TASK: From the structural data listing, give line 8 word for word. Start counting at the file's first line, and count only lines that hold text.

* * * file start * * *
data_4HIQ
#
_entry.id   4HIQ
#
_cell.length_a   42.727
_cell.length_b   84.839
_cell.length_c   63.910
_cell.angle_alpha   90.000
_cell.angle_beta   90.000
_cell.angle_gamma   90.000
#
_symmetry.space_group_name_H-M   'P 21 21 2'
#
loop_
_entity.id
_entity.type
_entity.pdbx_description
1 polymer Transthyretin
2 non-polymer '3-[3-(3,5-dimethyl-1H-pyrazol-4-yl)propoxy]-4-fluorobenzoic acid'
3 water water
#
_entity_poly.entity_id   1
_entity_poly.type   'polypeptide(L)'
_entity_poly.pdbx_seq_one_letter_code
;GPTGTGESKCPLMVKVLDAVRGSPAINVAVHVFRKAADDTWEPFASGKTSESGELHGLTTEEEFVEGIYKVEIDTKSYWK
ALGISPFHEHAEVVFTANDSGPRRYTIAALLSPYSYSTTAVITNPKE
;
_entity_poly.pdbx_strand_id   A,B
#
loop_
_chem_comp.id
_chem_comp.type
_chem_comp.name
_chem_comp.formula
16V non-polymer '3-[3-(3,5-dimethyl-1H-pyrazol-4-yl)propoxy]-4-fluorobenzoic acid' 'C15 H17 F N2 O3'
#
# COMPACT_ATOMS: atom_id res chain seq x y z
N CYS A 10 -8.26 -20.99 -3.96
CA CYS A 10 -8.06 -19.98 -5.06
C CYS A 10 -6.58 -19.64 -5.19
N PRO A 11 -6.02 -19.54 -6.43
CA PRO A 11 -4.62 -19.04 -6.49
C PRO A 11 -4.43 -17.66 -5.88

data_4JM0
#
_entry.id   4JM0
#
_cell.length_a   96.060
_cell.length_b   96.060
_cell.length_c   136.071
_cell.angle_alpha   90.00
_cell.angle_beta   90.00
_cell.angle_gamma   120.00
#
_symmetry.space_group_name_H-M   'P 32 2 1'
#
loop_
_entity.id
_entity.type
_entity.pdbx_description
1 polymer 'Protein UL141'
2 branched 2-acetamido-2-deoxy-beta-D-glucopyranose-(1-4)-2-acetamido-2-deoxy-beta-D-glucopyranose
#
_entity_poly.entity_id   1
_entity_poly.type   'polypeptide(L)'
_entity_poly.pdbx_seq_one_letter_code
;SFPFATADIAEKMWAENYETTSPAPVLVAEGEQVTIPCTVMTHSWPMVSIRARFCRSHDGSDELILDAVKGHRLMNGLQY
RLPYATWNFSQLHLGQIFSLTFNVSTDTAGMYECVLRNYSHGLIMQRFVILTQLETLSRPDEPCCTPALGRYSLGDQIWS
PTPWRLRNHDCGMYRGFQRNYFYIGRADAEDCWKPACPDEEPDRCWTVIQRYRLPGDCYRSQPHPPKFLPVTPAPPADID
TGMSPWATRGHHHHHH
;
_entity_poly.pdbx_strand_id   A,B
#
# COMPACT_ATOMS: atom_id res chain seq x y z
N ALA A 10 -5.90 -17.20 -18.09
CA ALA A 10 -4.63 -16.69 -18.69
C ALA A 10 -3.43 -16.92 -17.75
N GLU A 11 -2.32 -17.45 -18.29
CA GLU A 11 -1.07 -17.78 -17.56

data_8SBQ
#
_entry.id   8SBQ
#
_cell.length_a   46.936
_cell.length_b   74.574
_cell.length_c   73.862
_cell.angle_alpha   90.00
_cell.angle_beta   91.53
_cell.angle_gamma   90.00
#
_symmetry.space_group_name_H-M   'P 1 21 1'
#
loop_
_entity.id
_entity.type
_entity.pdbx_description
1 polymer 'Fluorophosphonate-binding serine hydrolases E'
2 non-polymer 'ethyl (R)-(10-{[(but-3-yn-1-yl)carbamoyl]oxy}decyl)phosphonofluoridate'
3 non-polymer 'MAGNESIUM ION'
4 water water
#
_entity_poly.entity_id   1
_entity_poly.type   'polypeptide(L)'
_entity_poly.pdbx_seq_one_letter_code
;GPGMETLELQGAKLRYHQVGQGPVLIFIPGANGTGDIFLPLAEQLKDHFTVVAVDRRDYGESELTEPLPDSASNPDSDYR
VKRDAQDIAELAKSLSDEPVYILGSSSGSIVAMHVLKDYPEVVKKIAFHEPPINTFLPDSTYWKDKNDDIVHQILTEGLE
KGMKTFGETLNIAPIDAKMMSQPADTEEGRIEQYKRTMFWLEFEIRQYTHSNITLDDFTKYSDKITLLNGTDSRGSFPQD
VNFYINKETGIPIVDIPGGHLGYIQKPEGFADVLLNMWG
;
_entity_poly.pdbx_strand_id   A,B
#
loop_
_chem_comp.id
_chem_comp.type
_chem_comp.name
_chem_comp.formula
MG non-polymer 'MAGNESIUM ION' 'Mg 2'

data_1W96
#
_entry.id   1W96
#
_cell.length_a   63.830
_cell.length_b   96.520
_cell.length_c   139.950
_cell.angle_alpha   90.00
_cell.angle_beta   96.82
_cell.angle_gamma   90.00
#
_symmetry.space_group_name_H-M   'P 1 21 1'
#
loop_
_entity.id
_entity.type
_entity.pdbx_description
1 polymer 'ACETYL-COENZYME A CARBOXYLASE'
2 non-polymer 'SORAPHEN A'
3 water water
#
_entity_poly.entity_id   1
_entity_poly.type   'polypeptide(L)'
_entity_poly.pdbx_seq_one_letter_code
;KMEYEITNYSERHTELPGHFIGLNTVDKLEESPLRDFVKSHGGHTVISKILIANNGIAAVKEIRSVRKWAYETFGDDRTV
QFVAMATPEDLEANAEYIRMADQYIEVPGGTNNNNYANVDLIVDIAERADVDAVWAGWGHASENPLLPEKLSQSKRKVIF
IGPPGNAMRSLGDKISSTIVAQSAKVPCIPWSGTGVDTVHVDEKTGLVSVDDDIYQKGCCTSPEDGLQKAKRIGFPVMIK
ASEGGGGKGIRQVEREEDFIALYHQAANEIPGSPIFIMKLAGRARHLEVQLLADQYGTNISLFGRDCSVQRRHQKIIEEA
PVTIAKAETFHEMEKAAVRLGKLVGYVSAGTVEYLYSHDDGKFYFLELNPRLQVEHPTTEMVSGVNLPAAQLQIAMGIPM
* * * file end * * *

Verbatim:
_cell.angle_alpha   90.000